Curry, Durant lead Warriors' relentless attack

OAKLAND, Calif. — Even when working at full capacity, the Golden State Warriors made basketball appear effortless in Game 2 of the NBA Finals on Sunday night, whipping the Cleveland Cavaliers132-113 to take a 2-0 lead in the series.

The Warriors are a team constructed to attack their opponents relentlessly in the open floor, and every time the Cavaliers looked up — off a miss, off a turnover, off a make or even a dead ball — Stephen Curry, Kevin Durant, Draymond Green, Andre Iguodala, Shaun Livingston or Klay Thompson was driving the ball down their throats. In a game that featured more than 100 possessions, the Warriors used pace as lighter fluid. At one point or another, each of Golden State’s principals functioned as a ball handler, shooter, slasher or drag screener, keeping a beleaguered Cavs’ defense on its heels.

The game started with pyrotechnics that lasted from player introductions to live play. The Warriors turned in a blistering first quarter in which they outscored the Cavaliers 40-34. Golden State got to the line for 11 attempts, found plenty of opportunities in transition with 16 fast-break points and posted a 71.8 true shooting percentage. Can you imagine if they hadn’t turned the ball over eight times in the period — more than a quarter of their possessions?

Much of the sloppiness can be laid at Curry’s feet, who was far too casual with the ball for a game of this magnitude, and racked up six turnovers alone in the first half against only four assists. Curry’s shot was similarly off in the first 24 minutes, though he found a saving grace at the free throw line, where he sank all 10 of his attempts before halftime.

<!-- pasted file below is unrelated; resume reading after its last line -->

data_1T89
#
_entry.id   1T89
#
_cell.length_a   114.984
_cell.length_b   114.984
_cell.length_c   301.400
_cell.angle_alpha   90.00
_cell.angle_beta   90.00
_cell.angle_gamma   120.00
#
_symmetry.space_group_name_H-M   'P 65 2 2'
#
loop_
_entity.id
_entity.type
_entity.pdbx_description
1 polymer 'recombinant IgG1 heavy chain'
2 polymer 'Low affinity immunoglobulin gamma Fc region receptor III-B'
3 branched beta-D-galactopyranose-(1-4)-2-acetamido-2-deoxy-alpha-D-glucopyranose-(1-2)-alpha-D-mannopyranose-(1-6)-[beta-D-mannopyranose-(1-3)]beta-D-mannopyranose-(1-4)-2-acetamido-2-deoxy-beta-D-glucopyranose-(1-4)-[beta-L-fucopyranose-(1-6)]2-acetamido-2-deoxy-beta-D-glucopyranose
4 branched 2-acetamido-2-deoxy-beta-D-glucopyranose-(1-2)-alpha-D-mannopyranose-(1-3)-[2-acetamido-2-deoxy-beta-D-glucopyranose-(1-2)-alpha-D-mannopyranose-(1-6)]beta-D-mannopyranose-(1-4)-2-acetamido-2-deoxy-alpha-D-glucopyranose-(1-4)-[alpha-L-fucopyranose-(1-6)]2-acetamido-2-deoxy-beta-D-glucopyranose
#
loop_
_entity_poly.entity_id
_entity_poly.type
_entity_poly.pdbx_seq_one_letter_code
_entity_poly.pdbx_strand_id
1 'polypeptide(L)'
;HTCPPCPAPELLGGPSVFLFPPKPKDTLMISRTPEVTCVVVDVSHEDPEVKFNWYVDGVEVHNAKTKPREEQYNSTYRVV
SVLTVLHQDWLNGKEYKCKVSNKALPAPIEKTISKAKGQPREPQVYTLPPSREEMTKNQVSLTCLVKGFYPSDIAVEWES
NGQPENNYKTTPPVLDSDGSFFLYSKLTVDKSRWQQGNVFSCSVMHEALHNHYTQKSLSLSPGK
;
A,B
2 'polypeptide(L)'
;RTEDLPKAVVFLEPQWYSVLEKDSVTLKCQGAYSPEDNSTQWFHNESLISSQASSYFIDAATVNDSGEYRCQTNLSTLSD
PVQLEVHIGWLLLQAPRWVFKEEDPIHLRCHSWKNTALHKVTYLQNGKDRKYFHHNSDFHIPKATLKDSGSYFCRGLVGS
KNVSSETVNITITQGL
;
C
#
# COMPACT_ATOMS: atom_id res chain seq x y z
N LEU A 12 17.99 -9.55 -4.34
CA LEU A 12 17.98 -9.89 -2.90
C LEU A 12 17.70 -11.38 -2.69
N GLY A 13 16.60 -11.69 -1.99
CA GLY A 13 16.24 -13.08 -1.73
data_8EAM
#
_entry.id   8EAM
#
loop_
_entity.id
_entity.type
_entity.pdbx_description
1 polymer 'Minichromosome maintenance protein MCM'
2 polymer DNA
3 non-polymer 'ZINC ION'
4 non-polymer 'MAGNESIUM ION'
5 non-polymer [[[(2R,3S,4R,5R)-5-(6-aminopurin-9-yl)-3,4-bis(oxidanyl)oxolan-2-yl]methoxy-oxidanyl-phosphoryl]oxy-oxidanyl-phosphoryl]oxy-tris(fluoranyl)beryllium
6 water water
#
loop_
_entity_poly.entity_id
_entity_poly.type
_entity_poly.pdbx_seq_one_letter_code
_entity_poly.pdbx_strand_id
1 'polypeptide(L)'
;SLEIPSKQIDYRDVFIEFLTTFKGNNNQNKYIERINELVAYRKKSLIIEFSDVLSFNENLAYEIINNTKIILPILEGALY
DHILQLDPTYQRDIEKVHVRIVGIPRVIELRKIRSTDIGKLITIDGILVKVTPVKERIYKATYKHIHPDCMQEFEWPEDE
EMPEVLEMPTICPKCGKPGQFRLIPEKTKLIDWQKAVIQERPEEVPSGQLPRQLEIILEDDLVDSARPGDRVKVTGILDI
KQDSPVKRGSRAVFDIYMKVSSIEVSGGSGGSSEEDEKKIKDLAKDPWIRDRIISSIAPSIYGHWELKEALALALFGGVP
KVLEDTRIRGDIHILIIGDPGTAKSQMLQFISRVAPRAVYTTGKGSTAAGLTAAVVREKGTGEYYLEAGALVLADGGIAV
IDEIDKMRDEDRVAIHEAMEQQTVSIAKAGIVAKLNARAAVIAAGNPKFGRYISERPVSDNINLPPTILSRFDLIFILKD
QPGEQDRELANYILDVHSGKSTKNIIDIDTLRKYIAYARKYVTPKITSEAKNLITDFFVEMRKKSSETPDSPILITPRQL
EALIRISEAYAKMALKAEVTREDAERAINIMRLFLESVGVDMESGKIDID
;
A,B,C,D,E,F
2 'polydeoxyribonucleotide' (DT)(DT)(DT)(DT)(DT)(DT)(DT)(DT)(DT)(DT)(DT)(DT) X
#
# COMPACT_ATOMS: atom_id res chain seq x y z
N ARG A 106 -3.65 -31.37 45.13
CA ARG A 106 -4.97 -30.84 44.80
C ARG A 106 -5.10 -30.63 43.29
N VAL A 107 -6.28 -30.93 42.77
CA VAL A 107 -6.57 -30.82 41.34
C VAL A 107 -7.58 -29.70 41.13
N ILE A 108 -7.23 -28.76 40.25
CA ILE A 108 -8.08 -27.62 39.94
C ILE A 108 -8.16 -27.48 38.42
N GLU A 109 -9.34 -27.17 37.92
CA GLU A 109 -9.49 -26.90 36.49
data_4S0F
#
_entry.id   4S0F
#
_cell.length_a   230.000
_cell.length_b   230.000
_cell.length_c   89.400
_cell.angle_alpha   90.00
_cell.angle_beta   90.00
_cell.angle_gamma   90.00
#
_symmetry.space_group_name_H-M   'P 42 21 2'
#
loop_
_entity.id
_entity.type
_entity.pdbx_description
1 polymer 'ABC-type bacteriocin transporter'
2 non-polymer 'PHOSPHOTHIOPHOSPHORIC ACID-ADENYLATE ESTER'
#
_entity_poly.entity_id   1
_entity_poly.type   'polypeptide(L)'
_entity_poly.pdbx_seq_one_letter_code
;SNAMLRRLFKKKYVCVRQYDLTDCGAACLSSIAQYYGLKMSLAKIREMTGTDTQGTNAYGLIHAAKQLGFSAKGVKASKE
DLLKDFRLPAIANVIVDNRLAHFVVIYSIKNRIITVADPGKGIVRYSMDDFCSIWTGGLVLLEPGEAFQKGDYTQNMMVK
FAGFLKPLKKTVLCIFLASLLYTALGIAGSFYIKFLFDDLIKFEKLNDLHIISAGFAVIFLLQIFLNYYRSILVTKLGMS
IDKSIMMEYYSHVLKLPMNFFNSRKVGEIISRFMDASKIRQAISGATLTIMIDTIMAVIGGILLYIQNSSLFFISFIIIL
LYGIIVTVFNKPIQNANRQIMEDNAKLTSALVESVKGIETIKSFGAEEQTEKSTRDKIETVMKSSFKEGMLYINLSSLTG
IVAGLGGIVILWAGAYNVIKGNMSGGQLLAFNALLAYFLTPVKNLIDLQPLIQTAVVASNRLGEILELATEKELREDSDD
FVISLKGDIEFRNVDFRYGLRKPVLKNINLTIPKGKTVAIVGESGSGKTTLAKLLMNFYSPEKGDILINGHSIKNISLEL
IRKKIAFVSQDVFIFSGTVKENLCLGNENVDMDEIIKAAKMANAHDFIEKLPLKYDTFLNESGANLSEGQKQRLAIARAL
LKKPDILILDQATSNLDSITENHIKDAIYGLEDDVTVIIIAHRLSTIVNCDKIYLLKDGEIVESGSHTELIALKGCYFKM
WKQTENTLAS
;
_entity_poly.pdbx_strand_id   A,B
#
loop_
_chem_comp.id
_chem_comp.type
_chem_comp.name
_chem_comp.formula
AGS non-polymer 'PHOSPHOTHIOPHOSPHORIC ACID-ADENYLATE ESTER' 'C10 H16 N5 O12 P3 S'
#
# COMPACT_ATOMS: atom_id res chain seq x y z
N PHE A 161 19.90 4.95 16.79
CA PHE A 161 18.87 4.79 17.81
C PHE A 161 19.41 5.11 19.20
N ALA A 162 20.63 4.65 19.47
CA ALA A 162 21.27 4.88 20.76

But following intermission, Curry harnessed his control and discipline and delivered the game’s signature highlight three minutes into the third quarter. Matched up one-on-one against James, Curry danced forward and back, then spun in reverse to his right, then crossed him over en route to the rim. James tried to block the scooping layup with his left, but Curry eluded his reach. The roar of the crowd gave way to an official’s whistle — timeout Cleveland with Golden State up 10, its first double-digit lead in more than a full quarter.

“Honestly, I was rushing to begin with because I felt like there was an angle here, an angle there, and there wasn’t because a huge crowd around on that right side of the floor,” Curry said of the whirling dervish act. “Then I was able to kind of reset back behind the three-point line, and you kind of just give a little hesitation that you’re make them think you’re going to shoot and just try to go around him. And at that point I was a little bit more composed than earlier in that possession. I was just kind of like a chicken with my head cut off, just running circles.”

As they did Thursday night in Game 1, the Warriors torched the Cavs in the opening minutes of the second half. After Cleveland scored the first bucket of the quarter, the Warriors ripped off a 19-9 run and never trailed by less than 10 after the 4:28 mark of the third quarter.

By the time Curry pulled up and drained a 26-footer off a miss by Kyrie Irving on the other end with a little more than six minutes remaining, the Warriors led by 22. A few minutes later, Curry would check out with 32 points and a triple-double.